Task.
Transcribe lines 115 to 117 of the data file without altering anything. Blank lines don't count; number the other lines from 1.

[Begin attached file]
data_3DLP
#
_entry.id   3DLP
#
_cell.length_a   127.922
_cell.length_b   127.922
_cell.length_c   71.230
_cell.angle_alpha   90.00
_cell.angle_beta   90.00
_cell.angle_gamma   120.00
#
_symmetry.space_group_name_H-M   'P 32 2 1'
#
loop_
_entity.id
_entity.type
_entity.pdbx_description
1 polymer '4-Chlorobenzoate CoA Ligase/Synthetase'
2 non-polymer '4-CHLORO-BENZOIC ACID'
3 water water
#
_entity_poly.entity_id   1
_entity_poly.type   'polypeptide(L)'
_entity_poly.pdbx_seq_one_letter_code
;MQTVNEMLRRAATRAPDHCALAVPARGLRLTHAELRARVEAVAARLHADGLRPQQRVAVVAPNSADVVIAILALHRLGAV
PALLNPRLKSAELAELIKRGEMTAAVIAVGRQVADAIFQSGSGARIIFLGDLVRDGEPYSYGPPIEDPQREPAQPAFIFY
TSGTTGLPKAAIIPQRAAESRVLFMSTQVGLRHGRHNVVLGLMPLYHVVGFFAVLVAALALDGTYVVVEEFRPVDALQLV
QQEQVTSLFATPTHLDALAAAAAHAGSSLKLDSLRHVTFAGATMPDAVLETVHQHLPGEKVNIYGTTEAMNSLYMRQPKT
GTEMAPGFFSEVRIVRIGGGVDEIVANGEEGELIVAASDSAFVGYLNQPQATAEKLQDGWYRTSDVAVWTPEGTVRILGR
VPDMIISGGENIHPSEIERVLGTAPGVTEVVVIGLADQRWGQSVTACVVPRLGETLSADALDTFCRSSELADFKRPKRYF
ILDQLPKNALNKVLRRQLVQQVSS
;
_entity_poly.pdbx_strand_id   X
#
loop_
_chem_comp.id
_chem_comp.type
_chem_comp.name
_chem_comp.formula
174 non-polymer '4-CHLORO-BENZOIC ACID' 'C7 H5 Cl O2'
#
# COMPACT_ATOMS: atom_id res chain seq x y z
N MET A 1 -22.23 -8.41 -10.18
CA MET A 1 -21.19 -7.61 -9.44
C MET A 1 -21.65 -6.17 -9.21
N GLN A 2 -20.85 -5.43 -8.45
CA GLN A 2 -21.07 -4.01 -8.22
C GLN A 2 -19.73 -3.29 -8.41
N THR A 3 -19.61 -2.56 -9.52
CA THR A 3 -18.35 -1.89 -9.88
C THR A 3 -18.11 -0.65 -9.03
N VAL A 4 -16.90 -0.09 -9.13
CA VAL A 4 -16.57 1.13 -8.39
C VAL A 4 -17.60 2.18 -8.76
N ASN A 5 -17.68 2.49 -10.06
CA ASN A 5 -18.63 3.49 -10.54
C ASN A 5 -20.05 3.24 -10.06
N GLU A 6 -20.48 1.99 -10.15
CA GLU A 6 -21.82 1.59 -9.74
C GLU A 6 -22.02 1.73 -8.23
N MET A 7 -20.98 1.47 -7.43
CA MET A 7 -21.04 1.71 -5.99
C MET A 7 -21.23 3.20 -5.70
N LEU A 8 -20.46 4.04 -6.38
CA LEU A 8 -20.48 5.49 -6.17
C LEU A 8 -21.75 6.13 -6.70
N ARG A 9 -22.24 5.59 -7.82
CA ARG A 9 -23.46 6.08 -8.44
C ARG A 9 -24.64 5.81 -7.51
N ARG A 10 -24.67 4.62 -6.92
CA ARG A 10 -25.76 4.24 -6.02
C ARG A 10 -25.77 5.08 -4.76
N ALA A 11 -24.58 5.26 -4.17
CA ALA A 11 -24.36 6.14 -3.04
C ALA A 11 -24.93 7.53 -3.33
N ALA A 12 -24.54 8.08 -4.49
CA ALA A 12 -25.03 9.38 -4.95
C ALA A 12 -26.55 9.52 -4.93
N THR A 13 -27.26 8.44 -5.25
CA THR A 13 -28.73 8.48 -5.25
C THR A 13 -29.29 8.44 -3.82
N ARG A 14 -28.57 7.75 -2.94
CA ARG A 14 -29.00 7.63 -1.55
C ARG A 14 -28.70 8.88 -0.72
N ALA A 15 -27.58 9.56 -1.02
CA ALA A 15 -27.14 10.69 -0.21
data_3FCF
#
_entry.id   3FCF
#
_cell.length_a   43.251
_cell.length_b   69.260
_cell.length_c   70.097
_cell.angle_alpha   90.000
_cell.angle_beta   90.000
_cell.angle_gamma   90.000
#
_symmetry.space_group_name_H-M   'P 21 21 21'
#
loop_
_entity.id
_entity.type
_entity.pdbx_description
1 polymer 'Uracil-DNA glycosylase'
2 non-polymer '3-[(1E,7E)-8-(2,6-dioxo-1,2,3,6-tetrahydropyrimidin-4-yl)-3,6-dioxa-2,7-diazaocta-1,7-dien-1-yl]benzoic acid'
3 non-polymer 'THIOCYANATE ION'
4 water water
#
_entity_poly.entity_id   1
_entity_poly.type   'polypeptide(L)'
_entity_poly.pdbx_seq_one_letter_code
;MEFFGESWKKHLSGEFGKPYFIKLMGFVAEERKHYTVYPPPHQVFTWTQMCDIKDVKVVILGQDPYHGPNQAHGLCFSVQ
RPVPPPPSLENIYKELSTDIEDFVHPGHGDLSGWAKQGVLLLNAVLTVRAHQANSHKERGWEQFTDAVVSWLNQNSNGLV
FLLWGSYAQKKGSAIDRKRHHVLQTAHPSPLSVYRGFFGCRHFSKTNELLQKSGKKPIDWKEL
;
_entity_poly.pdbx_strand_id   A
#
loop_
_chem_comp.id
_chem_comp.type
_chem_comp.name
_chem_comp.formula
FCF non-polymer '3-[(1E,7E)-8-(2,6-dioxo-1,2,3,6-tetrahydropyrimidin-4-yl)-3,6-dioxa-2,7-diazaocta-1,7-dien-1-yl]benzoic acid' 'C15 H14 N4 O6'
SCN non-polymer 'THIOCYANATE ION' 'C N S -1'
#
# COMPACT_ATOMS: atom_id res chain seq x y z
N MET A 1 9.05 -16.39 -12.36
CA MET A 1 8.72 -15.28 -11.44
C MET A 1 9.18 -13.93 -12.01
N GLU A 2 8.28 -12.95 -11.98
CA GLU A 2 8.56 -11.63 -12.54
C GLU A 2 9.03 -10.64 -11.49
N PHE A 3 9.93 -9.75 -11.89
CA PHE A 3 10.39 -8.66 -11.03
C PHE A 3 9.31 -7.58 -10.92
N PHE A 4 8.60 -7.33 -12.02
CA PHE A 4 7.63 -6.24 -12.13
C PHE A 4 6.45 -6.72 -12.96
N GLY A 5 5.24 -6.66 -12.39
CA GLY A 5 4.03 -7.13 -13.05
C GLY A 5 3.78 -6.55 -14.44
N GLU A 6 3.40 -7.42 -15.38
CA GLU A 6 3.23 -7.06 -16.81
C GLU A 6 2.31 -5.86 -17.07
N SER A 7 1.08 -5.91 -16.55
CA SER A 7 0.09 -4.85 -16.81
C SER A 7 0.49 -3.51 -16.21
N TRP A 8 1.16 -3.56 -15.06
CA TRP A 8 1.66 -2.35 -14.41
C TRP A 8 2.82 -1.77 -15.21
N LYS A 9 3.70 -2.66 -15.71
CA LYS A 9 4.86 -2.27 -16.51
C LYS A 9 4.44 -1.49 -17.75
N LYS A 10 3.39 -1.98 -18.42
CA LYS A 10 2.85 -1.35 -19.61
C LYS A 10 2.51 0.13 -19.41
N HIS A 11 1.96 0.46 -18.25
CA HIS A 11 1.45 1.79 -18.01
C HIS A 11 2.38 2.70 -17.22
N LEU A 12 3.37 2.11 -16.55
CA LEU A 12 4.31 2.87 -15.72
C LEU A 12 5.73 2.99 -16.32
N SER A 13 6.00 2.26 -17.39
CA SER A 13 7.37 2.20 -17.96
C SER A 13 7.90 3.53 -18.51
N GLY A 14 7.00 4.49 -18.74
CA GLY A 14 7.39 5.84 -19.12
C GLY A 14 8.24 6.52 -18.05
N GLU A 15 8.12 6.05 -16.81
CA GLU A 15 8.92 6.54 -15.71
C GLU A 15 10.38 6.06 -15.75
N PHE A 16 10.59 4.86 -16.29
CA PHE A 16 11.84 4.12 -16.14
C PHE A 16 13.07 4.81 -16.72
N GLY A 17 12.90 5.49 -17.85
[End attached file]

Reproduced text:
;
_entity_poly.pdbx_strand_id   A
#